South Korean political parties are debating the idea of using blockchain technology as part of the democratic process, with advocates calling for the introduction of blockchain-powered voting systems.
Former Deputy Prime Minister Kim Byong-joon, of the Liberty Korea Party (LKP) – the country’s biggest opposition party – claimed the LKP was “keeping an eye on blockchain developments” as the party embarks on far-reaching reforms following two crushing election defeats. Kim was speaking at a meeting of LKP MPs held on August 22.
Per news outlet Maeil Kyungjae, LKP MP for Seoul’s Dongjak district Na Kyung-won went a step further, stating, “Blockchain democracy is the way ahead for the [LKP]. Many of our supporters are traditionally older and are concentrated in certain key regions. Opening new digital channels will help us transition away from being an ‘offline’ party.’”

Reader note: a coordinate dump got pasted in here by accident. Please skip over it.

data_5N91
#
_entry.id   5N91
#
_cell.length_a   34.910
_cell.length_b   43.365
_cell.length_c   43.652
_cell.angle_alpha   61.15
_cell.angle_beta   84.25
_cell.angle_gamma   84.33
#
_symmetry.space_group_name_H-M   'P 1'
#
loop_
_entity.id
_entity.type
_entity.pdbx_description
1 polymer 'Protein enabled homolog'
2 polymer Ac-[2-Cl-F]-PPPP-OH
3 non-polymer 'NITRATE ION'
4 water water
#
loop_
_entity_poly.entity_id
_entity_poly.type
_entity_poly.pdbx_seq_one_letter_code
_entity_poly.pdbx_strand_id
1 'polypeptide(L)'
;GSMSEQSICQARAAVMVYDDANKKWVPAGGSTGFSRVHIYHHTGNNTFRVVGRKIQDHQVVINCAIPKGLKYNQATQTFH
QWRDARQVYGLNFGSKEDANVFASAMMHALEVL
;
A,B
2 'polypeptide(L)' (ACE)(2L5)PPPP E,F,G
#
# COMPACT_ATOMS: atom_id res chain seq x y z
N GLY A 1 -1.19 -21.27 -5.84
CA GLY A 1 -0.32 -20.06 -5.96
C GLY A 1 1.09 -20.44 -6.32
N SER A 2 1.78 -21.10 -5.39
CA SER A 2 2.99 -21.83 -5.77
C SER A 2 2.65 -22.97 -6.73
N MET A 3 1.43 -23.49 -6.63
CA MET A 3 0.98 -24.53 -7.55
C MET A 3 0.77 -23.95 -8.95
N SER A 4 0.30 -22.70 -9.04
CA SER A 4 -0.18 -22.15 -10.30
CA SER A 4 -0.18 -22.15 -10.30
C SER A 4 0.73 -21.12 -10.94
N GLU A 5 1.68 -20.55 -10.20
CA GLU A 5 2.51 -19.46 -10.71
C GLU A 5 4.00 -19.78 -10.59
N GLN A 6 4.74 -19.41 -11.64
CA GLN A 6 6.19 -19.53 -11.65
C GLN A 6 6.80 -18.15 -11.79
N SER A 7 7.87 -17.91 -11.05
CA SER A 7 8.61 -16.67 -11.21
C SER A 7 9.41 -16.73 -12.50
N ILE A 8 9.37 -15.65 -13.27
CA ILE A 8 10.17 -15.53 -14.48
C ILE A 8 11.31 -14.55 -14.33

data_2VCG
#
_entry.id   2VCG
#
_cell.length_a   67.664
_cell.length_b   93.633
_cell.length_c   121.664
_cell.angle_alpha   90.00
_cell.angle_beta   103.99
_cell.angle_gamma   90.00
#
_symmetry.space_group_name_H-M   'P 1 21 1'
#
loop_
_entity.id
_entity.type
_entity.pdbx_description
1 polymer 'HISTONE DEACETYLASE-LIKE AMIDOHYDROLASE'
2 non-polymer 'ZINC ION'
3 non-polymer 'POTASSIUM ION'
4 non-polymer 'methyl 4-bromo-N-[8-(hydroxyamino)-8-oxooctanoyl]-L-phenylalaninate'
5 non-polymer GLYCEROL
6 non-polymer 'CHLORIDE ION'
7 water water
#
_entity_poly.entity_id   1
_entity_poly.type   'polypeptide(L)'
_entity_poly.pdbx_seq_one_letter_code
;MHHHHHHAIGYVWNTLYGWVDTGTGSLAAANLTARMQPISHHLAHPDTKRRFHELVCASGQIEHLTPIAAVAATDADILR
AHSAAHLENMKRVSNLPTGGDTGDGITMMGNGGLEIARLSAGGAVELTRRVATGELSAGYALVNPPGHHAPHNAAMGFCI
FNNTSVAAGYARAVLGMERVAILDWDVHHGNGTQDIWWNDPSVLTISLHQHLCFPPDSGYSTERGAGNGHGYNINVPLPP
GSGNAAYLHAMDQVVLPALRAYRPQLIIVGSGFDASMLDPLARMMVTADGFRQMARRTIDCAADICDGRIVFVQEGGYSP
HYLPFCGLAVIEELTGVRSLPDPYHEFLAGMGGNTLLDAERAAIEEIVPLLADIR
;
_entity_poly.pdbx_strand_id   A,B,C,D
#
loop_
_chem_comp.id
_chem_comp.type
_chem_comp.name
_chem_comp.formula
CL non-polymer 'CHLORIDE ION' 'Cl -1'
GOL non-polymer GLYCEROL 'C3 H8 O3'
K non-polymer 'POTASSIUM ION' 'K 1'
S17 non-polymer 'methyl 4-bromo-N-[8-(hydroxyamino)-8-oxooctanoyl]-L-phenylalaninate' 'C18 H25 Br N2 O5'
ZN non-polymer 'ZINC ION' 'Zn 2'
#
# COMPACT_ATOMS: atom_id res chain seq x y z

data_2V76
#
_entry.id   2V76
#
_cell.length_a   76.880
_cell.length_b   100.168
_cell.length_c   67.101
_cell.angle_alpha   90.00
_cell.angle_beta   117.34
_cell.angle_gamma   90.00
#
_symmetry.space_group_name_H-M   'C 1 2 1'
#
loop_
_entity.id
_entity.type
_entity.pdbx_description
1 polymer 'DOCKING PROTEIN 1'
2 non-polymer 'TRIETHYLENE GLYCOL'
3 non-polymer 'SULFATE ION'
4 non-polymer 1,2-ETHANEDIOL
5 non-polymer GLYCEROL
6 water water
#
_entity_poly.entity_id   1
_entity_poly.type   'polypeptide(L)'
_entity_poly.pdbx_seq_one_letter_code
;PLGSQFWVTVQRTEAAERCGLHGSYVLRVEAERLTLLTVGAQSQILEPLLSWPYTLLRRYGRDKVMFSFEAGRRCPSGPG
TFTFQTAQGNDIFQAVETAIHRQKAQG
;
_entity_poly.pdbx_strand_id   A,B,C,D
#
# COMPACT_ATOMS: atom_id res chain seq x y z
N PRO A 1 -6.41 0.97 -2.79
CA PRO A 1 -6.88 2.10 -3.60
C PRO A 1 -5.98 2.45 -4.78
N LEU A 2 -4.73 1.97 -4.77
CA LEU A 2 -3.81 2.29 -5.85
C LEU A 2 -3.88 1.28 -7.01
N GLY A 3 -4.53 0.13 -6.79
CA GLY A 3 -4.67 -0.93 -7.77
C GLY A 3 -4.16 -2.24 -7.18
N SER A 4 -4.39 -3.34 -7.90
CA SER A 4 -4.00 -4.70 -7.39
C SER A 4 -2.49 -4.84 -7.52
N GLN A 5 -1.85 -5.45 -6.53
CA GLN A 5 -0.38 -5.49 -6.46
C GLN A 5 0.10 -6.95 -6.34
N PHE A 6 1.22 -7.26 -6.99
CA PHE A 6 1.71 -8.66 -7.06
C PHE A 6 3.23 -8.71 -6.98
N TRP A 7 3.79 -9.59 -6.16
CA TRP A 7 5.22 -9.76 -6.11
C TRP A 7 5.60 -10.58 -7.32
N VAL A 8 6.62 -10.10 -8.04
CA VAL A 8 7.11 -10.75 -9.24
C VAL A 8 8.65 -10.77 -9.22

A number of political parties in the country have expressed an interest in using blockchain technology solutions to expedite the decision-making process, and many now want to use digitized, decentralized voting systems for candidate nominations and other processes.
Also this week, the Bareunmirae Party, another major opposition party, held a debate on how best to implement blockchain-powered solutions as part of its operations. Bareunmirae MP Kim Kwan-yeong said, “We should [use blockchain technology to] change our party structure and make the decision-making process more democratic and efficient. Such a system could help us react more promptly to the demands of our party members and constituents.”
Kim Sung-sik, the chairman of Bareunmirae’s political reform committee, said, that blockchain technology could help his party “reflect the opinions of party members and members of the public,” and hinted that the technology could also be used to form policy.
Members of the ruling Democratic Party (DP) have also expressed an interest in exploring blockchain technology’s possible democratic uses. Current DP MP and former minister Kim Jin-pyo has previously spoken in favor of the introduction of an electronic voting system based on blockchain technology, saying that the technology could provide “stable decision-making” and “actively ensure participation” in the democratic process.